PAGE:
I like to buy books at a bargain – when I can and if I can. These days, books often come at a bargain with Amazon’s listing of used books. Occasionally the prices are almost irresistable (especially for a book lover). What has become of occasional interest to me can only happen with a used book. The ad reads, “some writing in the margins.” I can hardly resist. There is the book to read and the reflections of someone else who read the book.
It’s an incomplete experience – you are reading snatches of a conversation between the reader and the writer. If you’re fortunate an insight might be hidden among the notes. And often as not the reader is just emoting along the margin and the book gains an echoe.
One of my earliest such experiences was in seminary. One half of my seminary (in modern times it was the offspring of a marriage between two older seminaries) was founded in the mid 1800’s. One of the early founders had made a trip to England to raise money for the American Midwestern adventure – and to raise something far more valuable – a library. He prevailed upon various English dons to share the abundance of their private libraries with their less well-equipped American cousins. The result was a delight. My own adventure into that delight was to study St. Gregory Nazianzus in a text that had once belonged to John Henry Newman.
Those were notes worth deciphering (indeed, they were occasionally in Latin).
My largest volume of Father Sophrony’s work, Saint Silouan of Mount Athos, is heavily notated. But in this case it is not the notes of a scholar – simply the notes of someone who likes to disagree occasionally with the text. It can be rather jarring to turn the page of someone’s work whom you pretty much revere as a saint and to see a large “NO!” scribbled in the margin. It makes me read more carefully. It also makes me wonder what the reader actually thought. That mystery will remain unsolved.
But the contrast between note and text have reminded me of Tradition. Tradition is not a 2,000 year old argument among Christian scholars. There are long-running arguments among Christian scholars – but they have little to do with Tradition. Tradition is a stream of life – a continuity running through the life of the Church and the lives of her saints. It is the Life of Christ, finally, that we encounter in place after place. Winding its way through languages and media, it bears witness not to many truths, but to a single Truth.
Though I have my own likely differences with Newman, I recognize that he is likelier car closer to Saint than I, and I realized when I was handling his book, that he and I were in deep agreement on at least one thing: the text in front of us was the text of a saint. There were no “No!”‘s scribbled in his steady hand just the gentle assent of the human spirit to the work of the Holy Spirit. This is the work of Tradition – deep speaking unto deep.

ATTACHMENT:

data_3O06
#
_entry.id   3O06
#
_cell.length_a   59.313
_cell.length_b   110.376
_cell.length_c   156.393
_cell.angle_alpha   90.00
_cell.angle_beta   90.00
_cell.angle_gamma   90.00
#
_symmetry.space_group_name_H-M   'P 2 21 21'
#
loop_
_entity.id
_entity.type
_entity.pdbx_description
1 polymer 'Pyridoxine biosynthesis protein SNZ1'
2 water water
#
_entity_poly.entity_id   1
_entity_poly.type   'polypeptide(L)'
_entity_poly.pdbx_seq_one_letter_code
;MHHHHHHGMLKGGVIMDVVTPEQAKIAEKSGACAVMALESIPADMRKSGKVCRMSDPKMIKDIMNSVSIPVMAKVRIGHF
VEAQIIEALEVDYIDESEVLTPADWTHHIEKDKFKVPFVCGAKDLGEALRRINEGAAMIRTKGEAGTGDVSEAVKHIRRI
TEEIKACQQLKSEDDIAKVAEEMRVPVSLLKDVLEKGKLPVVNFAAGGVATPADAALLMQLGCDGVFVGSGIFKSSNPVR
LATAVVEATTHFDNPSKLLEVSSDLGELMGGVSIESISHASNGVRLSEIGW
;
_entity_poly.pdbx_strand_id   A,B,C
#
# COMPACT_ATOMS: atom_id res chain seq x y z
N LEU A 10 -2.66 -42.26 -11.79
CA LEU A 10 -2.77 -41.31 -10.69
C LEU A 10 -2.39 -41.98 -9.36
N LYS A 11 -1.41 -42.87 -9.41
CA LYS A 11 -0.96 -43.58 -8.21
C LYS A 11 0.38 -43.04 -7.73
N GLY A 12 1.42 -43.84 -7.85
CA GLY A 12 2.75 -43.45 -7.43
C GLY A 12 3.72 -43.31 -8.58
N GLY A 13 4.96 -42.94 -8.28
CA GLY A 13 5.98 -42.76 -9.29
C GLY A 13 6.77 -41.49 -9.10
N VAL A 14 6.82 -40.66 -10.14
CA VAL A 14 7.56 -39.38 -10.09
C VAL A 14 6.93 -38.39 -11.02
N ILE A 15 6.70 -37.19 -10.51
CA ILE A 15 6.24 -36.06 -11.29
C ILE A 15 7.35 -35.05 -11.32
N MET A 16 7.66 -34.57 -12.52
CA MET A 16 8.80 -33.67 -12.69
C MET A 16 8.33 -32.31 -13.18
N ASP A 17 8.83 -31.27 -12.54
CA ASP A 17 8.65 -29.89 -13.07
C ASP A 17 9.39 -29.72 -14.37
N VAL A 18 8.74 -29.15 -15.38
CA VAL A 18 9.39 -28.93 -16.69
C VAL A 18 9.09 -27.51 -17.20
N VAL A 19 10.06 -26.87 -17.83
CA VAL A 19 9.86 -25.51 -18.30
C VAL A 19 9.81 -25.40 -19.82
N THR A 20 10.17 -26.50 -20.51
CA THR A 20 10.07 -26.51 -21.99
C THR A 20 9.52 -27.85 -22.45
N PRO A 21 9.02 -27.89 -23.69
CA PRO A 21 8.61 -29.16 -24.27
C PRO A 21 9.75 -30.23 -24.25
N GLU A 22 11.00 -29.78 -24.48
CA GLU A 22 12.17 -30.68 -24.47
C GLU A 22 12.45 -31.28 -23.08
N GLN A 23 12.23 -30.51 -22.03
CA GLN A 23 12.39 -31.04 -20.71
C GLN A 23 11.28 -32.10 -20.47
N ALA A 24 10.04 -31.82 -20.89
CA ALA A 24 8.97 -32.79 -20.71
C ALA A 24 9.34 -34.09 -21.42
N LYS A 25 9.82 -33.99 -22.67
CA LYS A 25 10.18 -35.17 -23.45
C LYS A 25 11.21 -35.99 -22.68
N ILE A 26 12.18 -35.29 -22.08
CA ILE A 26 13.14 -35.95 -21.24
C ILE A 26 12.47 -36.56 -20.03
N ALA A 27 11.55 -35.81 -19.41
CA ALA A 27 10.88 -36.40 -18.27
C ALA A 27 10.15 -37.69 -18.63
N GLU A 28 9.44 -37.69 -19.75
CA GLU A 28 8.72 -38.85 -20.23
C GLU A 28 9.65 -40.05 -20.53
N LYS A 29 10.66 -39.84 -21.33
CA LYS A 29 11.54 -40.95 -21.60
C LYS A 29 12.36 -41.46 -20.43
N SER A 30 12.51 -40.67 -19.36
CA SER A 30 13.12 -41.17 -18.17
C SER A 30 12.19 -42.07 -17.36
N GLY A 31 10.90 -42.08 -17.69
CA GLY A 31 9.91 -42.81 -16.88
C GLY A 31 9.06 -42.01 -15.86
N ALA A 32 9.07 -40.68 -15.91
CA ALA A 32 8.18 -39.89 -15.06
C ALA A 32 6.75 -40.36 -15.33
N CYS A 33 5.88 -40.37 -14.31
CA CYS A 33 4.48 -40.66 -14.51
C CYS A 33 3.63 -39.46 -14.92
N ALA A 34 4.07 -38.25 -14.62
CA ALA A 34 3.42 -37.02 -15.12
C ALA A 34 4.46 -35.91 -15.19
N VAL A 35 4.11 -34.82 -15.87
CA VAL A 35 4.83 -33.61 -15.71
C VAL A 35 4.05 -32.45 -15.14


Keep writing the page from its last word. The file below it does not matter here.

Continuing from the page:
There are those books you own that you know belong to such a Tradition. They are not the stuff with which we argue but the stuff which we ponder. To me they are made only more valuable by having been held in hands before mine.
One of my sons-in-law has been assigned to a Russian-speaking parish. I had a valuable treasure that was given me several years ago. I have made it his treasure now. It is a Sluzhebnik, a service book, in Slavonic, for the Divine Liturgy. Only this one is written in pencil in a small notebook. It was written in the Displaced Persons camps after World War II by a Russian-priest acquaintance whom I helped bury several years ago. His family gave me a number of his priestly tools for my own. It is a Tradition that continues flowing. It is a joy to think of one, written in pencil, flowing in the tongue of my daughter’s husband. For this is so much the life of the Church. Not just the Tradition you know, but the life from which you received it. I often think that when someone asks me to explain Apostolic Succession that there are no words to completely explain it. It is hands laid on the head of a man, but it is also the stories and the lives of those who laid their hands. It is Chrismation, an oil mixed and blessed only once every three years – but containing a portion of the oil that went before it – and for how many years now? When I smell the Chrism at Baptism, I know that I share an experience, a smell, with thousands of saints before me. The Holy Spirit is the Life given us – the Living Tradition that leads us into all truth. But sometimes He does so on the margins of a page, or in an odor in the air. How rich and wonderful are Thy ways, O Lord!